Scientists claim to have discovered the first deep ocean ‘dead zones’, which are areas of water with virtually no oxygen-in immense whirlpools in the tropical North Atlantic.
Canadian and German researchers claim that the slowly moving eddies can be the cause of deaths of a large population of fishes and economic ruin if they reach Western African Communities.
Lead author Johannes Karstensen, of the Helmholtz Centre for Ocean Research in Kiel, said the team had found dead zones less than 100 kilometres from the Cape Verde archipelago. “It is not unlikely that an open-ocean dead zone will hit the islands at some point,” he said.
In the shallow waters where fertilizers and other various chemicals trigger algal blooms, dead zones are a general phenomenon. They line the coasts of the US, Western Europe and Japan, and there are around 10 known dead zones around the southern states of Australia.
But the new ones, reported in the journal Biogeosciences, are the first found hundreds of kilometres out to sea.
Dr Karstensen siad that the dead zones lie inside the whirling cylinders of the ocean, up to 150 kilometers across and many hundred meters in depth, which had formed when a current along the West African coast became unstable. They had been pushed slowly westward by rotation of the earth.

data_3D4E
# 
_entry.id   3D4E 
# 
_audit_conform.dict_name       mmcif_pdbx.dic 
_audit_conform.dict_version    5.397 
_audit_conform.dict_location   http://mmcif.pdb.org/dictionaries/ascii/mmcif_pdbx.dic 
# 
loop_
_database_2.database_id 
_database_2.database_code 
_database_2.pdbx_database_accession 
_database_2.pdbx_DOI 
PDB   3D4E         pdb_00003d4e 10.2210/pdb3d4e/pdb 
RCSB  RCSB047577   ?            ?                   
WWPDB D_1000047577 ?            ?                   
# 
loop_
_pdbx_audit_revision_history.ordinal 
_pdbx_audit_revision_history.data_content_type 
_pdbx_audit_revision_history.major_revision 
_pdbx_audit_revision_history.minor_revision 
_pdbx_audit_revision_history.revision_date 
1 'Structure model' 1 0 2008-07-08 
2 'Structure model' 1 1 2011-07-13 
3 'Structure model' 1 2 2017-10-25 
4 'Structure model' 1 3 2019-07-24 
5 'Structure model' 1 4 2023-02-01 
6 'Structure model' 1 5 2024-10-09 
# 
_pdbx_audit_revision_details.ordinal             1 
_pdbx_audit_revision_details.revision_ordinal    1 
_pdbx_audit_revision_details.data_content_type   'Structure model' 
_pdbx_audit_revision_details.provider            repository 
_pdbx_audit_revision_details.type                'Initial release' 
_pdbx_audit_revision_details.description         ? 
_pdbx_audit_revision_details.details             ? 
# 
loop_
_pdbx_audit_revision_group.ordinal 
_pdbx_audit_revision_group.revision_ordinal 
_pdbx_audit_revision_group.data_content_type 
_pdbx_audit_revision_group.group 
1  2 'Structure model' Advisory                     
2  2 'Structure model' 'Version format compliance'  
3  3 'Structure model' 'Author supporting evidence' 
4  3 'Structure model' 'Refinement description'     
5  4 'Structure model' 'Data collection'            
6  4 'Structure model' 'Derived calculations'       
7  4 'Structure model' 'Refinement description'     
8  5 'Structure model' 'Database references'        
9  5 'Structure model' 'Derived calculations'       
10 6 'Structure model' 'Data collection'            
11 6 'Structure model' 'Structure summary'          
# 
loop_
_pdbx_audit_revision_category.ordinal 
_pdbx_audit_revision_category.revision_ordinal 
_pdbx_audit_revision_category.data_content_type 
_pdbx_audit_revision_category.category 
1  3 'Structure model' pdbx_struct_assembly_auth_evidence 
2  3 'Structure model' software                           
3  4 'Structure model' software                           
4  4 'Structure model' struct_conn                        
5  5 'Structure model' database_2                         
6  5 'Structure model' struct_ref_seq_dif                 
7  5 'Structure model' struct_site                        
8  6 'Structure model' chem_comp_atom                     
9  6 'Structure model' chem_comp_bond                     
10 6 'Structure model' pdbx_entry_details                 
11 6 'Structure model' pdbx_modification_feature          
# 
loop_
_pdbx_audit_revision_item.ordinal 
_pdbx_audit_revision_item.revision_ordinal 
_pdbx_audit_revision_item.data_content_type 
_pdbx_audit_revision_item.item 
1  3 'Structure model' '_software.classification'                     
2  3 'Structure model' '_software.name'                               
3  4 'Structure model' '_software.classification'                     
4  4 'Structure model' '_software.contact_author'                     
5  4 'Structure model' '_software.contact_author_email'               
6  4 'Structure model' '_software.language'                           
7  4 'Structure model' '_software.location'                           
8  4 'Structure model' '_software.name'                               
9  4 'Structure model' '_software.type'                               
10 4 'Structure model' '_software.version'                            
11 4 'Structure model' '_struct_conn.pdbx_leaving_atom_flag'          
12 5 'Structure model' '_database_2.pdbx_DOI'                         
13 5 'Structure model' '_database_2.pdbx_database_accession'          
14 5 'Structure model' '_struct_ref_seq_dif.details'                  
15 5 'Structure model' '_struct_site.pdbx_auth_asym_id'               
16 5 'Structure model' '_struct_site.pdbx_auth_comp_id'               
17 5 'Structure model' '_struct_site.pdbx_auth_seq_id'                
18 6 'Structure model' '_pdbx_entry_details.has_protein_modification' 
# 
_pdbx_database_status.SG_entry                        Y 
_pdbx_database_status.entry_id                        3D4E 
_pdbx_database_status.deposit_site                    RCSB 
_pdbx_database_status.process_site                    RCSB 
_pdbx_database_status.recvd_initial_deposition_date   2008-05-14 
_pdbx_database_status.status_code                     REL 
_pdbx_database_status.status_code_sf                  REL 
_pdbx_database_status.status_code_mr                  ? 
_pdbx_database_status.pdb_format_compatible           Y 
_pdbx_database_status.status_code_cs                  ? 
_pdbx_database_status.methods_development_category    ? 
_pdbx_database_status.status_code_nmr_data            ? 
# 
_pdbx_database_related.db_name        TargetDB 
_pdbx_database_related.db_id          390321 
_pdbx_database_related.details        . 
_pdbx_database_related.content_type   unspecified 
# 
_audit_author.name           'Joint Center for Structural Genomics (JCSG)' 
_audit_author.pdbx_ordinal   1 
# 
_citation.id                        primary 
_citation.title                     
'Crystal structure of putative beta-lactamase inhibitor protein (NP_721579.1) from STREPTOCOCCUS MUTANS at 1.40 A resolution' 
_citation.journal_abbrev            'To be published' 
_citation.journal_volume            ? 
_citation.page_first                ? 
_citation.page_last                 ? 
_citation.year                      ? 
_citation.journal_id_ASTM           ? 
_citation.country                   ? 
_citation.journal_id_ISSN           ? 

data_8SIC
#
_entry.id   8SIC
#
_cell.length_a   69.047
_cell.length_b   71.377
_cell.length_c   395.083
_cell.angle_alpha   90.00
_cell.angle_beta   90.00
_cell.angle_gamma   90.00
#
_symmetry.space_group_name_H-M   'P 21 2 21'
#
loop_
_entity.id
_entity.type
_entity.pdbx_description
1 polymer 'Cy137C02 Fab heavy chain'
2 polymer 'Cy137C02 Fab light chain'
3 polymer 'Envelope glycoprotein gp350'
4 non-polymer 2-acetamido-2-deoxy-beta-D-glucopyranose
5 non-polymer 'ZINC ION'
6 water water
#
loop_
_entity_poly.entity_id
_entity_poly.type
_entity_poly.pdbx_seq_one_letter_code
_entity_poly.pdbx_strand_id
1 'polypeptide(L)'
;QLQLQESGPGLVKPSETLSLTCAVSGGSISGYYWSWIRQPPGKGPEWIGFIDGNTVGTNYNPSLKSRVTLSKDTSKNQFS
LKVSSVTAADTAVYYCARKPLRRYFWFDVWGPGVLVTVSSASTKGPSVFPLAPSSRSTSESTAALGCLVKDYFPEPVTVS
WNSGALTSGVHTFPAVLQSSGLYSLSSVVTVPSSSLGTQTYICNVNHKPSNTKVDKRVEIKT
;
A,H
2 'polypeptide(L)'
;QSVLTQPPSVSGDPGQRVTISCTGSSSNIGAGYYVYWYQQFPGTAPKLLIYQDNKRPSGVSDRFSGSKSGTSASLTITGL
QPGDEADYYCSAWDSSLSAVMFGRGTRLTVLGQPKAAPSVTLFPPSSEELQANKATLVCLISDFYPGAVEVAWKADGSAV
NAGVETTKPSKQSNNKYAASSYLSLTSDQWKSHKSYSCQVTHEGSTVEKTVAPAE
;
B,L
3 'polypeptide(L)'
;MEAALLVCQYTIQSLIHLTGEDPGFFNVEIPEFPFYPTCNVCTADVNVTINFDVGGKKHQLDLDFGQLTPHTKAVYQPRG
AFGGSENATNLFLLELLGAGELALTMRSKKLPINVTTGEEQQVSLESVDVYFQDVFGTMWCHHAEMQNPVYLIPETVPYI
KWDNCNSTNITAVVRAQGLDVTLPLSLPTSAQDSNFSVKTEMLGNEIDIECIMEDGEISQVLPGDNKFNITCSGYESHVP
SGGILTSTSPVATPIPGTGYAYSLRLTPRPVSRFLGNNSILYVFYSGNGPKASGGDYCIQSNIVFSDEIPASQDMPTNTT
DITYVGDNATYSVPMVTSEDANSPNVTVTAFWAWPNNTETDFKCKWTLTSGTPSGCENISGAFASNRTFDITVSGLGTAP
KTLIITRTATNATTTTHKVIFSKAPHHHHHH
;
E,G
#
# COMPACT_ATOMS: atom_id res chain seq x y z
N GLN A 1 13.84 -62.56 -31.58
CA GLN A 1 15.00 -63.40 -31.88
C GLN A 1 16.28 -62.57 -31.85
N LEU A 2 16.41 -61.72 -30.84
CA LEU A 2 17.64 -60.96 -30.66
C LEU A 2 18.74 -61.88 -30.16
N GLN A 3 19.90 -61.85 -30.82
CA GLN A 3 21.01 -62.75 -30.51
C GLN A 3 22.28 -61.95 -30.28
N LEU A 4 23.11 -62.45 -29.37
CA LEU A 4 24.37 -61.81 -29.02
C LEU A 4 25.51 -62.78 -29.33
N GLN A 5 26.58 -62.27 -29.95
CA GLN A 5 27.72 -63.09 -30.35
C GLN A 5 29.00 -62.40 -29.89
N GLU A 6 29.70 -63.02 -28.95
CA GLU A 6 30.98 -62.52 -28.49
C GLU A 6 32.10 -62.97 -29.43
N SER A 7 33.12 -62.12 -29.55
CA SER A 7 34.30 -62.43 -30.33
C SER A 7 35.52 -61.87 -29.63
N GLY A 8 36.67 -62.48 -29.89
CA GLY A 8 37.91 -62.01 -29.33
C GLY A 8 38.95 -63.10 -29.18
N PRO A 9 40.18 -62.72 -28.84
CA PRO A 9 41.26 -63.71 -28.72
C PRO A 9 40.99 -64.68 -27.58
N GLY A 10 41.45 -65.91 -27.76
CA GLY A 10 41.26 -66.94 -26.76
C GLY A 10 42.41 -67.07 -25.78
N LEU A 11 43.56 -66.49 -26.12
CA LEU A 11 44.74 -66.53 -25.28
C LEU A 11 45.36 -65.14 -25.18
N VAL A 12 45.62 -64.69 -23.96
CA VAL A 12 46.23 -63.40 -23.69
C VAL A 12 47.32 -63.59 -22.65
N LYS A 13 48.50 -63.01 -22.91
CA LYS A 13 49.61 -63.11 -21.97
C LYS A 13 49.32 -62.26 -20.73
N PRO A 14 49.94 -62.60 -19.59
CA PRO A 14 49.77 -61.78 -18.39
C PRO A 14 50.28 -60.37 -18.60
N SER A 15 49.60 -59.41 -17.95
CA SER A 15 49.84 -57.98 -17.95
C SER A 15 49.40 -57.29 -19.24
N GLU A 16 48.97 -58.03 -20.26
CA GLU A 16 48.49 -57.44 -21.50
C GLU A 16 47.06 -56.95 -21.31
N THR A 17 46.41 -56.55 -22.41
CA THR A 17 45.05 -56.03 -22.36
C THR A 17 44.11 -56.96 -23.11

He said the water, initially fairly oxygenated, had become more and more depleted until dead zones evolved inside the swirling water. Oxygen concentrations were up to 20 times lower than the previously recorded minimums in the North Atlantic, making the areas uninhabitable to all marine life other than certain microorganisms.
Coastal dead zones occur when the bacteria consume all the oxygen while having dead algae sinking towards the sea floor. Dr Karstensen said the deep ocean zones appeared to be operating in a similar manner.
He said a shallow layer on top of the swirling water supported “intense plant growth” similar to the coastal algal blooms. Bacteria in the deeper waters consumed the available oxygen as they decomposed the sinking plant matter. “The oxygen consumption within the eddies is some five times larger than in normal ocean conditions,” he said.
The findings have emerged amid growing concern that increasing ocean temperatures could lead to the expansion of some 400 known dead zones.